My summer creative writing class was cancelled, and I decided not to take a fall class because of some health issues and the general state of chaos of my life.
Just this morning, I registered for a 19th century American literature class that's intended for undergraduate seniors. They created a graduate section of the class just for me. The deal is that I have to do more work than the undergraduates. The cool part is I have a lot of say in what that extra work will be.
The super awesome thing I found out this morning is it's not just a 19th century American literature class (Emerson, Thoreau, Hawthorne, Melville, Dickinson, and other authors I absolutely adore and haven't read in quite a while). It's specifically a class on Poe. 16 weeks of Poe and friends.
I love Poe. One of my favorite childhood movies was The Pit and the Pendulum (yeah, I realize that's a little odd). My favorite genre to write in besides the impossibly challenging genre of historical fiction is dark comedy. While I realize Poe maybe wasn't going for comedy, for me it always will be.
Now that I know the class centers around Poe, I'm even more excited about it. I think I will take the opportunity to rewrite one of my dark comedies while I'm in Poe mode. The cool thing is I probably can use my rewrite as my final project for the class.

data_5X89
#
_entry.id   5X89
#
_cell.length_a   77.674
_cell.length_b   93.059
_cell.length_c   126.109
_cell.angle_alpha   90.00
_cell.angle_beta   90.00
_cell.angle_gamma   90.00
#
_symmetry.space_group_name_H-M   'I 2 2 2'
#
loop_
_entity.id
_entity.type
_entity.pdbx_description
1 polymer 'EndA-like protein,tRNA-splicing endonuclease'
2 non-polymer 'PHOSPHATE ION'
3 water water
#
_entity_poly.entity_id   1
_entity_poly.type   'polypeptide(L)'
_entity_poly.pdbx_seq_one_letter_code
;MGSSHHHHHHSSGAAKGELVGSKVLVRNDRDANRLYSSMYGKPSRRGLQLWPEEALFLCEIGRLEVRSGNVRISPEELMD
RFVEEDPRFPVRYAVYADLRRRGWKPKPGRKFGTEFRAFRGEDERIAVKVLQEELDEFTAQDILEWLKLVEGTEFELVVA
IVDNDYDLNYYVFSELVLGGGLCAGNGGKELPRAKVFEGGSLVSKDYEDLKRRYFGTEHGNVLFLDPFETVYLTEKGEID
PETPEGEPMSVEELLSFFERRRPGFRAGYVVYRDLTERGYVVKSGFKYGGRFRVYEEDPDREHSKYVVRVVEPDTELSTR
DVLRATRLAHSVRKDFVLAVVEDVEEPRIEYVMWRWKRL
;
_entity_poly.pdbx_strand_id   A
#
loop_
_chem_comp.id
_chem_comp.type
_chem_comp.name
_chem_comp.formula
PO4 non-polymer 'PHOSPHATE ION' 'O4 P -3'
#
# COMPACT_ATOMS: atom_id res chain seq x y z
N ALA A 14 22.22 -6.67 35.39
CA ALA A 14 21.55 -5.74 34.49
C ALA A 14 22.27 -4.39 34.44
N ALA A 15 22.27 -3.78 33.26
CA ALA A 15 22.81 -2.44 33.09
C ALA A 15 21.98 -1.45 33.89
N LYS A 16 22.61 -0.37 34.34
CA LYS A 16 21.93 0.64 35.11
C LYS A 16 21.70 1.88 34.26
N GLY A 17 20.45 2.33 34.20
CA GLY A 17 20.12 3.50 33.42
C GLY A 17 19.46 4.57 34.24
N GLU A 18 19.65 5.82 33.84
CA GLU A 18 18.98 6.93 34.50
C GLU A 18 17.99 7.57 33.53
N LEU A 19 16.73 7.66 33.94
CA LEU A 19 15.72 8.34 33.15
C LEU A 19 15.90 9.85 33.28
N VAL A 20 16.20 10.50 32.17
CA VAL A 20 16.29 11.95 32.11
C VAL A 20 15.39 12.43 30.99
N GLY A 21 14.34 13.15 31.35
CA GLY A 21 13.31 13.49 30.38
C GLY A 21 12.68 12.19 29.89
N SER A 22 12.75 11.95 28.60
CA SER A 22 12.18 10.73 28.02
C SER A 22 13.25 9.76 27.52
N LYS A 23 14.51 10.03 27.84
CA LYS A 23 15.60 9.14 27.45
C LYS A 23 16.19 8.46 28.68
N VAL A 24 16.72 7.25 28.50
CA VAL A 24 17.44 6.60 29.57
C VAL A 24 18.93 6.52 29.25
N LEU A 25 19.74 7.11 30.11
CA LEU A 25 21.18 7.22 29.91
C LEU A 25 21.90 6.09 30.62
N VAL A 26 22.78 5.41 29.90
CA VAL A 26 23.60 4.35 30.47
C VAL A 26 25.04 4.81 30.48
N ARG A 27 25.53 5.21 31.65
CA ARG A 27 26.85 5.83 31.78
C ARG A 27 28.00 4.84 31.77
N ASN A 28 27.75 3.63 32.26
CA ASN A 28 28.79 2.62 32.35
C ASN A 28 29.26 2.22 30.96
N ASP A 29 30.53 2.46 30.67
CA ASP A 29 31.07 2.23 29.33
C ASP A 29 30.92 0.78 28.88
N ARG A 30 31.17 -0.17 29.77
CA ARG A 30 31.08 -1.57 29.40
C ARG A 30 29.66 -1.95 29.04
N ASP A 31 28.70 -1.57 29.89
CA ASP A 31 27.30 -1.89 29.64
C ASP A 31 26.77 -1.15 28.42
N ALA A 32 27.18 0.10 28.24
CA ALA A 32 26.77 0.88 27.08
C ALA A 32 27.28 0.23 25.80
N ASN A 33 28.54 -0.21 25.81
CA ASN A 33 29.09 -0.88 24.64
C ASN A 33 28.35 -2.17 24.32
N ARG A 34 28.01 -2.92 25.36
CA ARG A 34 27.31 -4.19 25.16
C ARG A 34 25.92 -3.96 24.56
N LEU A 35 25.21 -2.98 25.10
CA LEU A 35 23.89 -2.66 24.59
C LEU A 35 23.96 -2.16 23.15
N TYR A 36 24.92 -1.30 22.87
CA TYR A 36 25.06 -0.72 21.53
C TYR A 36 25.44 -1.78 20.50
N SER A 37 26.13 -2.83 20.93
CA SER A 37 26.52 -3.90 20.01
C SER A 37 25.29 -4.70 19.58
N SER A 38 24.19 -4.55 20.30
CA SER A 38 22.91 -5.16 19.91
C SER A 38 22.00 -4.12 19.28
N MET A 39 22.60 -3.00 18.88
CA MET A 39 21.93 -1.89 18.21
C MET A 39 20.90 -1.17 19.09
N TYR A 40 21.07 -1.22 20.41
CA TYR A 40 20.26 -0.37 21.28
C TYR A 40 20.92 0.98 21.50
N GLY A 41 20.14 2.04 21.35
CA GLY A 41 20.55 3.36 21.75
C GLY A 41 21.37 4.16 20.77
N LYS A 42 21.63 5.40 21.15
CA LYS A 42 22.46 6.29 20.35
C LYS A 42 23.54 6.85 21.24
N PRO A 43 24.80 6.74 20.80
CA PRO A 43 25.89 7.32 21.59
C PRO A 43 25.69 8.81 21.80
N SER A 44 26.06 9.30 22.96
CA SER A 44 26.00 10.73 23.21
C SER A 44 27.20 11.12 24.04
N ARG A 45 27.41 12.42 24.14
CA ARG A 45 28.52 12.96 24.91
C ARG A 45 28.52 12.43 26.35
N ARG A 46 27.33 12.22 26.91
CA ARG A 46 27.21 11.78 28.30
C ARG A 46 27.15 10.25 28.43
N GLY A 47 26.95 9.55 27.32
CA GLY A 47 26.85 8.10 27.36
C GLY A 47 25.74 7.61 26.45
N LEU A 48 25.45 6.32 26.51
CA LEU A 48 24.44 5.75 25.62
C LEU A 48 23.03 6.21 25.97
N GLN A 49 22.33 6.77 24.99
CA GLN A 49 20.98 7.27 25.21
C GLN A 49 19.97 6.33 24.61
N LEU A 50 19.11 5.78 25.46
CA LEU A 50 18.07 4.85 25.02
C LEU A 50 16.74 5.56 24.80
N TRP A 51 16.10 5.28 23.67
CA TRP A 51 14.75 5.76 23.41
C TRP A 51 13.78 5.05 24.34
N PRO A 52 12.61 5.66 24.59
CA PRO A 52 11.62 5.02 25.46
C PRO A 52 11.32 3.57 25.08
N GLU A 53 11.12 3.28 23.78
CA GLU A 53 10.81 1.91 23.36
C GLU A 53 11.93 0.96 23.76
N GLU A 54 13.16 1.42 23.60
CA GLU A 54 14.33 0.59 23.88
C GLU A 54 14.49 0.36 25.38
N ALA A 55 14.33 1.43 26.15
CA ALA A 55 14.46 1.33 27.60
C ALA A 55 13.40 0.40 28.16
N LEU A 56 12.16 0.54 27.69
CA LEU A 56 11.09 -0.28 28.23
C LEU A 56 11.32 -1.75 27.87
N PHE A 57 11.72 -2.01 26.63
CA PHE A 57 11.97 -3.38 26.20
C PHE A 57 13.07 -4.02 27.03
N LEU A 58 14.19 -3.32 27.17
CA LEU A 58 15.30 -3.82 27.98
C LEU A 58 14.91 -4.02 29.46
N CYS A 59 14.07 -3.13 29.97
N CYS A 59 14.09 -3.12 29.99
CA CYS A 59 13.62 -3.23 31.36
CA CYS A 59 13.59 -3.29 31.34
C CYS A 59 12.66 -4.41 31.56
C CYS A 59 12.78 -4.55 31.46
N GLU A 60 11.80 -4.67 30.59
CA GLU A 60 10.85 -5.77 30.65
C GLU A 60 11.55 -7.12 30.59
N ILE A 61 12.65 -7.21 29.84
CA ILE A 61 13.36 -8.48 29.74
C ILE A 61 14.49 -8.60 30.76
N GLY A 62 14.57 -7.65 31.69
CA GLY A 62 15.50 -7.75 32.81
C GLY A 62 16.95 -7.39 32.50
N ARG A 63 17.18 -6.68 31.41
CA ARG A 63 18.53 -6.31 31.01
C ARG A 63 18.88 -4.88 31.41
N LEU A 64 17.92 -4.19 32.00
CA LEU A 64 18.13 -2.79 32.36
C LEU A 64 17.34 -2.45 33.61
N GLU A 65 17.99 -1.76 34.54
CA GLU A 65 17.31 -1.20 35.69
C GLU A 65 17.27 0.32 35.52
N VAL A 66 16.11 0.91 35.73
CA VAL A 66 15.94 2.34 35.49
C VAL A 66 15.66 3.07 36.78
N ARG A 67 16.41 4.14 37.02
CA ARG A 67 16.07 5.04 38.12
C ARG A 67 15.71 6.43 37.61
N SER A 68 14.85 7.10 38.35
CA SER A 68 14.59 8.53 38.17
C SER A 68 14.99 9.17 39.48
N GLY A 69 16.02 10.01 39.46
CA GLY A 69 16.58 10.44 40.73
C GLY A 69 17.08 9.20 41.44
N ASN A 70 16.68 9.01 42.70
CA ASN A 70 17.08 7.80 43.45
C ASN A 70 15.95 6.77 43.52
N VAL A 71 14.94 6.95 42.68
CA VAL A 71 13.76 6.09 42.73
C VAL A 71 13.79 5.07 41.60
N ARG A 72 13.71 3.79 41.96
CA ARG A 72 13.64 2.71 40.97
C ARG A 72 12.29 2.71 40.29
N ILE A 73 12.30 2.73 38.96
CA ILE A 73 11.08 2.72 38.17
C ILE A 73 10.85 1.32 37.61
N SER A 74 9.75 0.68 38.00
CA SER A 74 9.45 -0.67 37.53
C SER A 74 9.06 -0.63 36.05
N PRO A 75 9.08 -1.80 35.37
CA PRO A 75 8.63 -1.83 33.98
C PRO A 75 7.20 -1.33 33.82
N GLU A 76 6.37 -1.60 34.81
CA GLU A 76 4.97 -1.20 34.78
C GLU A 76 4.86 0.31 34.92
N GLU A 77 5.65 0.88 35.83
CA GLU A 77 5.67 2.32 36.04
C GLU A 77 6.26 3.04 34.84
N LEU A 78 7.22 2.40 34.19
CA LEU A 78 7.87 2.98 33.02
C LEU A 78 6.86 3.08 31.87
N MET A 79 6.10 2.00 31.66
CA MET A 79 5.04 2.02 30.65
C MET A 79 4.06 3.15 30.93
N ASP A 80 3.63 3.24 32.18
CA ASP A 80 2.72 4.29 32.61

The recurrent theme that I keep finding in my work is the complex relationship between hopelessness and mental illness. There's a lot of that in the literature of this time period - like "The Yellow Wallpaper" by Charlotte Perkins Gilman (1892), which echoes Poe's "Ligeia" (1838). I'm curious to see how authors in this time period write about mental breakdowns of men compared to women.
Today I'm reading Washington Irving's The Sketchbook of Geoffrey Crayon (1819-1820). Apparently Irving was the first American author to earn a living entirely from writing. He is considered an inventor of the short story genre. Apparently he was a hell of a salesman and a master of self-promotion because what I'm reading so far is not that great. "Rip Van Winkle" is amazing, but the other "stories" I've read so far are just reflections, like the sort of thing we write here on our blogs. I can't believe he got paid for them.
I'm going to trudge through as many of Irving's reflections as I can. And then I'm going to jump into Last of the Mohicans. I've seen the movie but haven't read the entire book. I remember the little sister going a little bit nuts toward the end of the movie. I'm very interested to see how Cooper handled that in the text or if it's there at all.
Happy Thanksgiving. I'm going to spend my week reading - and hopefully will do a little bit of writing too before I pop in my The Pit and the Pendulum DVD.